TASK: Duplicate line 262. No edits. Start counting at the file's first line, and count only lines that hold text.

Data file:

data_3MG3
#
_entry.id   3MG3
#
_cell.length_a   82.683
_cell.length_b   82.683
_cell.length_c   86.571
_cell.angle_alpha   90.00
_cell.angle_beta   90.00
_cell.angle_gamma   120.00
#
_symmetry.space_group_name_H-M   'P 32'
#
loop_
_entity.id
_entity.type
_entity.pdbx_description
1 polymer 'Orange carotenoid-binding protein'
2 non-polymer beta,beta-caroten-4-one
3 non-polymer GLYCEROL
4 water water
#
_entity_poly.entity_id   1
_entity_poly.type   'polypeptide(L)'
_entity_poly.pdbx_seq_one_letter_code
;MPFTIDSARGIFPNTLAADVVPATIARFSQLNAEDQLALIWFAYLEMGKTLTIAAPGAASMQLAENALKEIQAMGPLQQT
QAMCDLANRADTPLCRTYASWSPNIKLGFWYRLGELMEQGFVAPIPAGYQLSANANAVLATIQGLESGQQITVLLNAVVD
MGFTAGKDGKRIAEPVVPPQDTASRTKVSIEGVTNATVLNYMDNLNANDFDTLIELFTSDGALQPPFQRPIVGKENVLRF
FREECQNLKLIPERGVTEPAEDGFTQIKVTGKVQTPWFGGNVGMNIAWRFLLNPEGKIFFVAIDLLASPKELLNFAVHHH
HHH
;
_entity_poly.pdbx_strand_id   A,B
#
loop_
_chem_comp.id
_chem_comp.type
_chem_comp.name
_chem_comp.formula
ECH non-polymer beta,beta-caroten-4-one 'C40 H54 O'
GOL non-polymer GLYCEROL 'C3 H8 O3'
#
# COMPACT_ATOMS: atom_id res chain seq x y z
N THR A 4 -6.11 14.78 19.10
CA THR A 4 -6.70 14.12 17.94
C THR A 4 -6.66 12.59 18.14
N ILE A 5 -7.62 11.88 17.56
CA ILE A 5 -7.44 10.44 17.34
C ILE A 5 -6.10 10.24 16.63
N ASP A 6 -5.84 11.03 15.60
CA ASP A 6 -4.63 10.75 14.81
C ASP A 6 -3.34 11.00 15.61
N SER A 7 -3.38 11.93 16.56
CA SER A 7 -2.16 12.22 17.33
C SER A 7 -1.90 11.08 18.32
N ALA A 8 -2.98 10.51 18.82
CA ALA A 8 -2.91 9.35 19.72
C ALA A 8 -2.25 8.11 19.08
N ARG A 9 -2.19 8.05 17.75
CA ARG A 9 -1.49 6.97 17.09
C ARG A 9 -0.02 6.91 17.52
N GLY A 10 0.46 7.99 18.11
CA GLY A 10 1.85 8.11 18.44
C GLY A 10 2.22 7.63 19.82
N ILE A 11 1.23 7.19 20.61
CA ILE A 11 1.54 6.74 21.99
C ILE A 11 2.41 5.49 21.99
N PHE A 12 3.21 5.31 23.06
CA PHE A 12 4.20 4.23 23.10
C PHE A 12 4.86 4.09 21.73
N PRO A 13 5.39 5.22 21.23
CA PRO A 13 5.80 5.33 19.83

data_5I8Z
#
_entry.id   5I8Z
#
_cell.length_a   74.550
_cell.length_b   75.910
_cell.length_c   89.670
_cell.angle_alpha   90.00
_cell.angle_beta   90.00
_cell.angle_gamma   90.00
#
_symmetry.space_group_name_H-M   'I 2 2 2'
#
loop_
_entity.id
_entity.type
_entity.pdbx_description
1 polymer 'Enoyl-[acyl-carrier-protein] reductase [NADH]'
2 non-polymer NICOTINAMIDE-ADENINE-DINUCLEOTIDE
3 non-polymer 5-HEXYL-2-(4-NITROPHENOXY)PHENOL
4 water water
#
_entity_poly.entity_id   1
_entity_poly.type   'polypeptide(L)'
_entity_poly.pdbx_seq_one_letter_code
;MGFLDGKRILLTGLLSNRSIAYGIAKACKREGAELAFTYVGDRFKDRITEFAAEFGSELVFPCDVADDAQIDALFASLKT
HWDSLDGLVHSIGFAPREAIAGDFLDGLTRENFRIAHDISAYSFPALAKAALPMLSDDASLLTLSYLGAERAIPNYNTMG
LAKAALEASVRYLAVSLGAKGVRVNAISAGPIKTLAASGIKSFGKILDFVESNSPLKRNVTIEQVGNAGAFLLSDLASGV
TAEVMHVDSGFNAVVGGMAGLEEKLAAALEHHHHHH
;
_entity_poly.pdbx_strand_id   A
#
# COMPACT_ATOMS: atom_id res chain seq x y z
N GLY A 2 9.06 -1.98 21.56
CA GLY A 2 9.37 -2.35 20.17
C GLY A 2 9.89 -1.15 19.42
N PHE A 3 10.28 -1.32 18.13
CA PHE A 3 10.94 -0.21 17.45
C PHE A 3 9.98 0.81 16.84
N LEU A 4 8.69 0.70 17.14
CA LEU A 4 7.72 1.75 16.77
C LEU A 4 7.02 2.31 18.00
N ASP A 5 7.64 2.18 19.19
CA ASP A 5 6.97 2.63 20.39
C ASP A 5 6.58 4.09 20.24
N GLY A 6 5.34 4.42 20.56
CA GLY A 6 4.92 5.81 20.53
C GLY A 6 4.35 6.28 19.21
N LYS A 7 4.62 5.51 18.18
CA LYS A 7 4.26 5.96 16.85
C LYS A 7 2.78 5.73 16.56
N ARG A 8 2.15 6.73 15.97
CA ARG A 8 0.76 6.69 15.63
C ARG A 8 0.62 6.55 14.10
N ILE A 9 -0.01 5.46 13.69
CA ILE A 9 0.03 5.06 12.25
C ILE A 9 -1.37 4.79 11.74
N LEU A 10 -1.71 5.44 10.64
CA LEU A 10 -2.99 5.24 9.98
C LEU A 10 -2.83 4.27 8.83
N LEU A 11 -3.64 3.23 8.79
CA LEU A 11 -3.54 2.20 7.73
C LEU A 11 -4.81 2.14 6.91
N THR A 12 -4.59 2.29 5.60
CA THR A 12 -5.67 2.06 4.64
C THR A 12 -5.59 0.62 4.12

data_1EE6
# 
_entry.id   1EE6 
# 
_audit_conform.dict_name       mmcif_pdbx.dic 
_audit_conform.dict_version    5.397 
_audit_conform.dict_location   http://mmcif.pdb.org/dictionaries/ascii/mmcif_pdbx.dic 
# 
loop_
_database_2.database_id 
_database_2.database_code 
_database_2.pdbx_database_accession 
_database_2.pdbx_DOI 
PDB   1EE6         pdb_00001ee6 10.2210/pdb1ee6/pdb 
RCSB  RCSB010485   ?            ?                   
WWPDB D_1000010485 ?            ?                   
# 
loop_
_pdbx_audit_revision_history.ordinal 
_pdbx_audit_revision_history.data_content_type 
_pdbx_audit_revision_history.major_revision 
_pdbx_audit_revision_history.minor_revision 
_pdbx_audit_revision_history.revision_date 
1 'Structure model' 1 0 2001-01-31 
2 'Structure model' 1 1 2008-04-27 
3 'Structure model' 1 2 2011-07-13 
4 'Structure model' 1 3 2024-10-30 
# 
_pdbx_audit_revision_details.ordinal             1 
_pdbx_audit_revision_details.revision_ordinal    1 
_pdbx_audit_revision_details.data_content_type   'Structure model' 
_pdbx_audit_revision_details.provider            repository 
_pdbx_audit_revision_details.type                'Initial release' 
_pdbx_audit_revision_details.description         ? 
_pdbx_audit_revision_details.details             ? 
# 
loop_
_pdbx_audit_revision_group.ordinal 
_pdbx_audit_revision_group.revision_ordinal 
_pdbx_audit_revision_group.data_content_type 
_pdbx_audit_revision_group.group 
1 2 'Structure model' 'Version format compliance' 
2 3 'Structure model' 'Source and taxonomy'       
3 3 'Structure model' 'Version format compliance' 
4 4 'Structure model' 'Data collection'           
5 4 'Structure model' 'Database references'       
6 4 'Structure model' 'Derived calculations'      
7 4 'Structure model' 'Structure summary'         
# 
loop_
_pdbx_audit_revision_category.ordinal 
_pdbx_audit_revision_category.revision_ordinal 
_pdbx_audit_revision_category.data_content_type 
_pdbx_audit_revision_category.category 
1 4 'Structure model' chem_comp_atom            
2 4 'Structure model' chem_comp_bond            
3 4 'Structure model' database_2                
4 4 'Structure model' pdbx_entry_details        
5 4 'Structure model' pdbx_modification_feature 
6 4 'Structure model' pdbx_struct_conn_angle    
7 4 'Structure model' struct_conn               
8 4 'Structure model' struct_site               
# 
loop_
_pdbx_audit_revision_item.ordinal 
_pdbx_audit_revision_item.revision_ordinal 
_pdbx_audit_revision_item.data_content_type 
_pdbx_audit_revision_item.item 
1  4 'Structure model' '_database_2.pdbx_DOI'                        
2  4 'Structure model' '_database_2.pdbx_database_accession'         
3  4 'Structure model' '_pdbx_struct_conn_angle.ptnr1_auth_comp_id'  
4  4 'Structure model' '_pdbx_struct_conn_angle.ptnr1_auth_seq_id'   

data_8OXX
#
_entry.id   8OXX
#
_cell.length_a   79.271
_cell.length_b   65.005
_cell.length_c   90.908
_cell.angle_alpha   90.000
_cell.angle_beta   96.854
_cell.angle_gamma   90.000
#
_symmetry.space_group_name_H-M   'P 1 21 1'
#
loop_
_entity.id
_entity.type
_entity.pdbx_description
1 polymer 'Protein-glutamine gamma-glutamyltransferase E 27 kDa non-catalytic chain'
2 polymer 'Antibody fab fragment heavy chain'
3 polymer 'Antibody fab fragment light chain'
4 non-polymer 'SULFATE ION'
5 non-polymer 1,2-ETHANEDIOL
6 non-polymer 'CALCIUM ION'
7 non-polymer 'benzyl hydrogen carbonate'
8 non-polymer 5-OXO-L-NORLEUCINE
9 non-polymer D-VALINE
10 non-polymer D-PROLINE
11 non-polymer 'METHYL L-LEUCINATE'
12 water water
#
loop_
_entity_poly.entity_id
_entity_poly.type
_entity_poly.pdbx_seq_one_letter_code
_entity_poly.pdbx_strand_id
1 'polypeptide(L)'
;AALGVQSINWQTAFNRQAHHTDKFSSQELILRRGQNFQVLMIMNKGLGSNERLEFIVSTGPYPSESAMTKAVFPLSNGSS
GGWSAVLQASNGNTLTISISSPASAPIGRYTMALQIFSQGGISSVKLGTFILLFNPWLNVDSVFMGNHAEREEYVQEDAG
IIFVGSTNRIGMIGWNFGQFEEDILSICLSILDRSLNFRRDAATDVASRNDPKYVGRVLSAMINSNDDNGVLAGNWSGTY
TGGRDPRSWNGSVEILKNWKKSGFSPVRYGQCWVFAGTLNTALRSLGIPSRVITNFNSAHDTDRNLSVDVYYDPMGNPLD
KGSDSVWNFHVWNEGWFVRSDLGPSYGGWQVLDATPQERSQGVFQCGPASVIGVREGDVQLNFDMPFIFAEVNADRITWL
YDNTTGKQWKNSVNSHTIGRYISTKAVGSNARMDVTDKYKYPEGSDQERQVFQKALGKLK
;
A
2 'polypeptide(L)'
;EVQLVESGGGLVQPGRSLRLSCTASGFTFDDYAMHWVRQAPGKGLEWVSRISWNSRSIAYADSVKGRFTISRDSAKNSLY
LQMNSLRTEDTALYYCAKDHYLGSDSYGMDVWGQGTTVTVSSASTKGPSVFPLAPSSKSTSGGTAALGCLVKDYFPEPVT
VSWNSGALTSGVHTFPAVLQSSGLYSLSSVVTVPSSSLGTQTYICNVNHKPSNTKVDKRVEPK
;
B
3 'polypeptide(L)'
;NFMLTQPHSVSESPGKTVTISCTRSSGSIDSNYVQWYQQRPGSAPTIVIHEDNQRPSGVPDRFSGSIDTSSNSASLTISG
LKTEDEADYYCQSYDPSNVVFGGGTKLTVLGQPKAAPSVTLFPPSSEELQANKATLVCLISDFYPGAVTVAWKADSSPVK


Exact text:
LKTEDEADYYCQSYDPSNVVFGGGTKLTVLGQPKAAPSVTLFPPSSEELQANKATLVCLISDFYPGAVTVAWKADSSPVK